Tears of my Soul, a heart-wrenching autobiography about one man’s experience in Cambodia under the Khmer Rouge regime, where over 1/5 of the country was executed or starved to death from 1975 to 1979. In it, Himm tells the story of how his family was tortured and killed before his eyes, and also of his subsequent healing process. My friend, who has left for Cambodia to serve long term, encouraged me to read this book to understand why she felt compelled to go. It would be a great understatement to say that her purpose was achieved.
You can read reviews of Tears online (here’s a good article as well). I recommend that you read the book – it concludes with a chapter exploring the nature and purpose of evil that, given the rest of the book, is really appropriate (if anyone in the future asks me about how God can coexist with evil, I’m going to refer him or her to this book). There’s not much else to say about a book like this – it’s written well and the author’s story is worth telling.
Himm’s story reminds me a bit of my class on post-revolution China, where in the 1950′s the government would have people “convict” their former landlords, parade them through town, and often execute them. My grandfather was a land lord, and my father recalls multiple occasions where their house was vandalized for this reason. Fundamentally, it reminds me of when I read Iris Chang’s Rape of Nanking, a book that attempts to describe some of the horrible things that occurred during World War 2. Nanking is not a first-hand account, and the effect of Tears was all the more powerful because of its autobiographical nature. When Himm talked about the wild animals digging up the grave of his family, I was just speechless – it’s those small details that make his story all the more human.
We live in a time where we just don’t experience evil in the same way. I don’t want to say “anymore” because I don’t believe that to be true. Human nature has not fundamentally changed, though our structures have proven to be an effective barrier to evil acts, though not necessarily a force for good. My grandmother, who grew up in China during the bad old days, talks about living as if it were an ends unto itself (have you seen To Live? Great movie). I would agree that traumatic experiences warp a person’s view and understanding of the world, but I think that stories such as the ones I’ve mentioned shed light on the human condition, something that today is obscured beneath layers of plastic and suburban comforts.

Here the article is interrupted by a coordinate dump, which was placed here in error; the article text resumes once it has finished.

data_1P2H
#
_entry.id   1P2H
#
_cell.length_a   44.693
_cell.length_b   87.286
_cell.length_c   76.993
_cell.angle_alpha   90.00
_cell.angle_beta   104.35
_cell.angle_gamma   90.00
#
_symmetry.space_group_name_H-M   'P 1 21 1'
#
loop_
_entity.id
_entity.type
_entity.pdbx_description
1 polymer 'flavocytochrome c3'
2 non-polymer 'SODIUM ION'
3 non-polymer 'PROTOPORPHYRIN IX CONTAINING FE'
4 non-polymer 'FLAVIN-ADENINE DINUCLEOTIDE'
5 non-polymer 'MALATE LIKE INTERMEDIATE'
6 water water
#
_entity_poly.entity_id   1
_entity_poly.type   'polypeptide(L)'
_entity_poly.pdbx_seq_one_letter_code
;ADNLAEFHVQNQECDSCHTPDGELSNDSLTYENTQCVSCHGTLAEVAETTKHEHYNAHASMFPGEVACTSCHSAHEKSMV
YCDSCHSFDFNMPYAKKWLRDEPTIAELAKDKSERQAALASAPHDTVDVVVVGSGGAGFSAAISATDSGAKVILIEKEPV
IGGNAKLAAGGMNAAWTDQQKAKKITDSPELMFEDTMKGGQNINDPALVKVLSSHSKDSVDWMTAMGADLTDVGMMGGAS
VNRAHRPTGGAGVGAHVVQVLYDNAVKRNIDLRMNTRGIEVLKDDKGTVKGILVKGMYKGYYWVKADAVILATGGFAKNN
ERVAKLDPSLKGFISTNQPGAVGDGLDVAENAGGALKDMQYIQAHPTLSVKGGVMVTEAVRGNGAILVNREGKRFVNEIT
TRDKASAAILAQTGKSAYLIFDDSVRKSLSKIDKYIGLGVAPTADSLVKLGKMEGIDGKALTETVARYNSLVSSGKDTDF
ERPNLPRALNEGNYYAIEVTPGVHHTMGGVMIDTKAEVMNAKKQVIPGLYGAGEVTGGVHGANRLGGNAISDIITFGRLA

Our country certainly has its share of broken families and faces an unshakable loneliness borne of our desire for self-reliance. We can learn a lot from the survivors and warriors among us. Even so, the clarity of hindsight and the sheer magnitude of the atrocities in China and Cambodia give significant power to these particular pain narratives. That’s why I think everyone should read these books.
What are we doing?
I remember feeling a sense of betrayal when I learned about prisoner abuses during the Iraq war. I remember signing petitions and sending e-mails when I learned about the genocide in Darfur. I remember asking “what can I do” after watching a movie about sex/human trafficking. What happened? Is moral outrage an emotion that is only capable of being activated for one week every 12 months? Am I really this powerless to confront the evil in this world? All I can do is keep asking these questions.
Why are things this way? I can only come to the conclusion that work deadens my emotional capacity, and by working, I divert attention away from the cry of my heart, until it loses all power and I begin to view issues like human trafficking as just that: issues. I hope that some day in the future I can pour my heart into something without robbing myself of the things that I care about.
Another thinking point was Reaksa’s recollection of his time in Canada, and in particular how useless the advice of his friends were for his dealing with his bitterness and grief. May I never offer hackneyed advice to someone looking for Truth.
That’s it for tonight – I seem to have a knack for writing blog posts late at night. Also, this blog is so funny – I’m sure that you can tell who the author of each post purely by writing style or subject matter.